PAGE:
Polish scouts involved in war/resistance operations

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viriato
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Polish scouts involved in war/resistance operations

Post by viriato » 05 Mar 2003 16:36

In other threads both Davey Boy and Michael Mills discussed the (non)involvement of Polish scouts in military operations in the first days of war in 1939. Their point was made in respect to the German invasion of Western Poland. To that part of the country I have little to say. However I am reading a book dealing with the occupation of Eastern Poland by the USSR and the scouts are indeed mentioned as a part of the resistence against the occupying forces.

The book I'm referring to is written in French. The author is Alexandra Viatteau and the title is "Staline Assassine la Pologne 1939-1947" ("Stalin Assassinates Poland") and was published by Seuil in 1999.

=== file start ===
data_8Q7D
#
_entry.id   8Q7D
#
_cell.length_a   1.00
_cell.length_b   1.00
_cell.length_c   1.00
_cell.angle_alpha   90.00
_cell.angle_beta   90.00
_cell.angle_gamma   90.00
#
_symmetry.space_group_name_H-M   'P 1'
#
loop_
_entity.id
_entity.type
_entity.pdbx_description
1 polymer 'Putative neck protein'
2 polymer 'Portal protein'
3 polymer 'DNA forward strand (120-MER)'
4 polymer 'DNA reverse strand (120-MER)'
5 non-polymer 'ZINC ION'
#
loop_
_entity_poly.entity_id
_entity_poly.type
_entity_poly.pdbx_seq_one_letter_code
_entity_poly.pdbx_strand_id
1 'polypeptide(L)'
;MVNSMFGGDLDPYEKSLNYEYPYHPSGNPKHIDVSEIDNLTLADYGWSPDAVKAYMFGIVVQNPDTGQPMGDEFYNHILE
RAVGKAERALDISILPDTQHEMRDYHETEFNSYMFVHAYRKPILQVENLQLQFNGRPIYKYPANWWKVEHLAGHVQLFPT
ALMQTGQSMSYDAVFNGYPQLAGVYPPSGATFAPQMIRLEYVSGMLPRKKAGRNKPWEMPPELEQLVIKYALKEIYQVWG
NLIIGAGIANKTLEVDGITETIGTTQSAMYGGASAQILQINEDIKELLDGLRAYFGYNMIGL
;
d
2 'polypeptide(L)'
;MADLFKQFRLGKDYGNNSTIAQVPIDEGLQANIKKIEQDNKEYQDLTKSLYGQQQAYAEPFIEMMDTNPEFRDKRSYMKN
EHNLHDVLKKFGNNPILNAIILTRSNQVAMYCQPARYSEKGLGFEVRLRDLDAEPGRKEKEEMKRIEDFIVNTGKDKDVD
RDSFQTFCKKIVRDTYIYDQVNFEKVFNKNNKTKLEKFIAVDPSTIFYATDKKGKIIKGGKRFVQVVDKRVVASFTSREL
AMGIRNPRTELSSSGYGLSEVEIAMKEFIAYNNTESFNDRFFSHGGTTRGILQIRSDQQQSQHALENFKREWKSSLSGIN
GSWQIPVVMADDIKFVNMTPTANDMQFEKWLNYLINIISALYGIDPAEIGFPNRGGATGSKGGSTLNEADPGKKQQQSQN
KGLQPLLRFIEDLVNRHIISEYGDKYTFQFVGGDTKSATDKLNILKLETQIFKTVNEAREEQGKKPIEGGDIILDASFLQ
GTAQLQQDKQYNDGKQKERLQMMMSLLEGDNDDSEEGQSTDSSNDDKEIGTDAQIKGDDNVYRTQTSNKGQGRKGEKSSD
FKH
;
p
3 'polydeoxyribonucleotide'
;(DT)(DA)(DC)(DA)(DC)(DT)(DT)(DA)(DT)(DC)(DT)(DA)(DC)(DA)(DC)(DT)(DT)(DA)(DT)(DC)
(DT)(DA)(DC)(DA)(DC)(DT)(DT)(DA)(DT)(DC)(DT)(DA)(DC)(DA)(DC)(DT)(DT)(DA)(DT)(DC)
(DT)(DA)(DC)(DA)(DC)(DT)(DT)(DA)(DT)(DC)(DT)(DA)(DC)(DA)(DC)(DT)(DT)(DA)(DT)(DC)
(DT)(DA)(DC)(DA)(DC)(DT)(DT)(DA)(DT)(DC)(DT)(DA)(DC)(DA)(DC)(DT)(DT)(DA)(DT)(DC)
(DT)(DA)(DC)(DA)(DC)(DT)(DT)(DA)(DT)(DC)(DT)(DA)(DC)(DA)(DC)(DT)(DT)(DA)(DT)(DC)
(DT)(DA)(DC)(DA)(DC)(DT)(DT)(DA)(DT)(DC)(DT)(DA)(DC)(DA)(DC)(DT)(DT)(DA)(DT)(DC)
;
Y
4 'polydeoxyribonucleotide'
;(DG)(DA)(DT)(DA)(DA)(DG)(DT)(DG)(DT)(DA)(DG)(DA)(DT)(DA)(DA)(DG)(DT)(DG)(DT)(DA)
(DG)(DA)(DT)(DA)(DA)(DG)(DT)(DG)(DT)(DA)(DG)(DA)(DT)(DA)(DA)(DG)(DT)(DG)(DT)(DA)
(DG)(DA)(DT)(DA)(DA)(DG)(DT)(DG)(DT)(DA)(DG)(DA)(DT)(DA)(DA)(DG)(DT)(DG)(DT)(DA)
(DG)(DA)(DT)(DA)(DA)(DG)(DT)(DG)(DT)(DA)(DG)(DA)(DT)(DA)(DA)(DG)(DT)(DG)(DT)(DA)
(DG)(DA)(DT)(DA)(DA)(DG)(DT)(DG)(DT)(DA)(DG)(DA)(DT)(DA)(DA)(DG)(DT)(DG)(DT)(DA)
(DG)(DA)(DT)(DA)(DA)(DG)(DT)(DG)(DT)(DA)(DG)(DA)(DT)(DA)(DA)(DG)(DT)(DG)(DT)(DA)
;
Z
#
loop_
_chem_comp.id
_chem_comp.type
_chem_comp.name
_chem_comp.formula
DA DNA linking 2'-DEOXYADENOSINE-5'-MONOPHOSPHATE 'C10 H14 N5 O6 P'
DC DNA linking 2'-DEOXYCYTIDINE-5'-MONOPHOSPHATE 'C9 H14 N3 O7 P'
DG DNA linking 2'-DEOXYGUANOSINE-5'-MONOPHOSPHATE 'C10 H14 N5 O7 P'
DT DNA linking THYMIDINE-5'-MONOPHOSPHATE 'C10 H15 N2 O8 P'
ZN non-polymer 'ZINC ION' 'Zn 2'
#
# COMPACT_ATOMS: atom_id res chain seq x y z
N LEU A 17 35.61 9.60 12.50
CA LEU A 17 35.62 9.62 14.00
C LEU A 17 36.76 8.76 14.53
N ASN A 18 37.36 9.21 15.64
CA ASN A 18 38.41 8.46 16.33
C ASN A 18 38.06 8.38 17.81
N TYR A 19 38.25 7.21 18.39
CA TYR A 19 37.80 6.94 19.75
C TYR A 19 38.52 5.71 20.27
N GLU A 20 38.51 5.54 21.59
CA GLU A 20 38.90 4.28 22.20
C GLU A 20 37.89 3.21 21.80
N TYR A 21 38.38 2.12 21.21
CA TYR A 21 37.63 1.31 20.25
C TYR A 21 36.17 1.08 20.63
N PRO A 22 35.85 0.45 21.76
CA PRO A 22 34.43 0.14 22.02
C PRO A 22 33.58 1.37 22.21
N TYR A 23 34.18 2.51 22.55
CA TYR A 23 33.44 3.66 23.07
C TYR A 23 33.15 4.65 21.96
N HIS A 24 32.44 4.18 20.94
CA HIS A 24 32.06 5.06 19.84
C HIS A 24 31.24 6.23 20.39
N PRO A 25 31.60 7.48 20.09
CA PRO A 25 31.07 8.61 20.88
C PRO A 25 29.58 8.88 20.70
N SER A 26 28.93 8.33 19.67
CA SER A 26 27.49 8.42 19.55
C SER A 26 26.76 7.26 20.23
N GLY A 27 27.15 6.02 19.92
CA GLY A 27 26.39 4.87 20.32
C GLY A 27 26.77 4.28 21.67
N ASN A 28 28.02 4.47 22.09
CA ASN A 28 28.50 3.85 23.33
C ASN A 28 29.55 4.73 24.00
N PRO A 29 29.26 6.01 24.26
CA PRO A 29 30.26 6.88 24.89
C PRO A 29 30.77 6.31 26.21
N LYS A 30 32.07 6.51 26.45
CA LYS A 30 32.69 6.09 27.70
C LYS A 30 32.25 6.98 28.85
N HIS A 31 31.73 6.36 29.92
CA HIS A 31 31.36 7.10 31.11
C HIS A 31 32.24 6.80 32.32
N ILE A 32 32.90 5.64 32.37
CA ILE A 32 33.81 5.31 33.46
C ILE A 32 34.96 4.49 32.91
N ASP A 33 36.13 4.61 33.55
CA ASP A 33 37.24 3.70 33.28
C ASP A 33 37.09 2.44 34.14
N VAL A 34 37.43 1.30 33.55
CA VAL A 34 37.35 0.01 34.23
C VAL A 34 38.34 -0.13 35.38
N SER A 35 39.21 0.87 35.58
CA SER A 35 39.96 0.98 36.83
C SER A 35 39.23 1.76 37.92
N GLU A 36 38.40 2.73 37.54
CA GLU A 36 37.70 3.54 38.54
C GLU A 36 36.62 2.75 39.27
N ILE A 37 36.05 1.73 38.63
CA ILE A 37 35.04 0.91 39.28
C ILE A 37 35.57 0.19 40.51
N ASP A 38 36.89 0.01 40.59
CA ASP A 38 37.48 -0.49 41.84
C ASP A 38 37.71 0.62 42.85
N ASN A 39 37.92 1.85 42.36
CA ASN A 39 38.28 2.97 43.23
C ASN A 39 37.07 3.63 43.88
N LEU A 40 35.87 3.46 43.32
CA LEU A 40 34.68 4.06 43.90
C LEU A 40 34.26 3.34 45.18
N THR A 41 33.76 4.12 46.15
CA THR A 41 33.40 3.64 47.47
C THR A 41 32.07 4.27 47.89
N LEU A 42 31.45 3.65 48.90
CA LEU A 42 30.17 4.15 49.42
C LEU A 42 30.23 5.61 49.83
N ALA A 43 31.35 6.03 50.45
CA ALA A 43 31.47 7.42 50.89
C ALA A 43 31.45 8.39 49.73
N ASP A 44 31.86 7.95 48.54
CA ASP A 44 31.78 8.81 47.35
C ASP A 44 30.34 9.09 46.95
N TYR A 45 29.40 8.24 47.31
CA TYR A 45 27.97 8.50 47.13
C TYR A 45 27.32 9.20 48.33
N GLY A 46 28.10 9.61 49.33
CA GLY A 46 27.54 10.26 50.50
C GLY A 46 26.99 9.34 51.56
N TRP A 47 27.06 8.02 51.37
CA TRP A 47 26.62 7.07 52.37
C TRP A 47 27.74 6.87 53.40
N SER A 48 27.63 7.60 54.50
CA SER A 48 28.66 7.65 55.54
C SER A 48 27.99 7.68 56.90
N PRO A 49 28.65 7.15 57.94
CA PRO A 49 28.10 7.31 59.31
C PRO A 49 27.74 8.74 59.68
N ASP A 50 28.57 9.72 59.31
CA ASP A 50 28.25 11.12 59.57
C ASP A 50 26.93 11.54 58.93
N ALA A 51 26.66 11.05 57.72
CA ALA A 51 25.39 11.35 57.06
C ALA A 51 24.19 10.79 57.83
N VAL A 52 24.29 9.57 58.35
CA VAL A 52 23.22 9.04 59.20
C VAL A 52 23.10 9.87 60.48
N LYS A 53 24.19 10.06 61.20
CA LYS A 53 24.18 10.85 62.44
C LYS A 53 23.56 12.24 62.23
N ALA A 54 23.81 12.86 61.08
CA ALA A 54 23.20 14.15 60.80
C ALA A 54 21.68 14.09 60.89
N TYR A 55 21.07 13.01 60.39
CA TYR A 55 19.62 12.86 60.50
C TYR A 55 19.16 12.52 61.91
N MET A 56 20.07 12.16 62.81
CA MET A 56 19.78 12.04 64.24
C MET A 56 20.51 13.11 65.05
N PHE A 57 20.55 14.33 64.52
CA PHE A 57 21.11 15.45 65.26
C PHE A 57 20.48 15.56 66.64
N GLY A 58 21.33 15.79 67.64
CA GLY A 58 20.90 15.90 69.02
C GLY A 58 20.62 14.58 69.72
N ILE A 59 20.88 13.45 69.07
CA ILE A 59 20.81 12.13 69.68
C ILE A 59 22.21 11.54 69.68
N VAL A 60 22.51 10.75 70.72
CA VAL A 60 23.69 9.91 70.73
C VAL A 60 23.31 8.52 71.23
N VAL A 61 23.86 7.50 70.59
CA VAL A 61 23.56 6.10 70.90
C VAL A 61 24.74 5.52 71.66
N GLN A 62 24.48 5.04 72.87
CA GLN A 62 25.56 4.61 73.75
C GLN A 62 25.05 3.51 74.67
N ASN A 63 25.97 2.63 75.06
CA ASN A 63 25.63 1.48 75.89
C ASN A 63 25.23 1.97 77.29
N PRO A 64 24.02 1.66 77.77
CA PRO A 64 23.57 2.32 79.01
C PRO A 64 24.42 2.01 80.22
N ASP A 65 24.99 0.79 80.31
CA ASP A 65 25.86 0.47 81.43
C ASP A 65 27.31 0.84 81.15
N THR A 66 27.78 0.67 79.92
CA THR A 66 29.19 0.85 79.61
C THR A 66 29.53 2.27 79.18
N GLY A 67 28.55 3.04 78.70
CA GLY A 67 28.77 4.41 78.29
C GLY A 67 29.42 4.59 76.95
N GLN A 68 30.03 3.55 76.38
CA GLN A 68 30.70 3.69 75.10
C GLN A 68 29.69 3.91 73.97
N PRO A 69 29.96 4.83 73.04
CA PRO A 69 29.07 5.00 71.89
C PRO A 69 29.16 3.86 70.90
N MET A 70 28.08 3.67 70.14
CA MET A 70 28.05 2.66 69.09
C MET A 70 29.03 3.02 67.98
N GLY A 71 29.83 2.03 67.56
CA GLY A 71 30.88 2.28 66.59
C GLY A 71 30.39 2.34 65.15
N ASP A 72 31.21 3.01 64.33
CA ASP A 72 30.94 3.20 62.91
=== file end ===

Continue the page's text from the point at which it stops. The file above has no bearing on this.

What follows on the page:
On page 41/42 it states:

Les villes polonaises ont commencé à conspirer dès l'apparition de l'occupant. Parmi ceux qui étaient décidés à lutter, il y avait les officiers qui avaient échappé à la captivité, les membres des partis politiques et des organisations sociales et patriotiques, les functionaires de l'État, les employés des divers groupes et milieux profissioneles, le clérgé catholique et même la jeunesse universitaire et scolaire, ainsi que les scouts.


My translation:

Inside the Polish towns one bagan to conspire immediately since the first occupants moved in. Amid those who were decided to fight one could find army officers that escaped captivaty, members of political parties and from other social and patriotic organisations, state functionaries, employees from various professions, catholic clerics and even students from both universities and schools and scouts as well.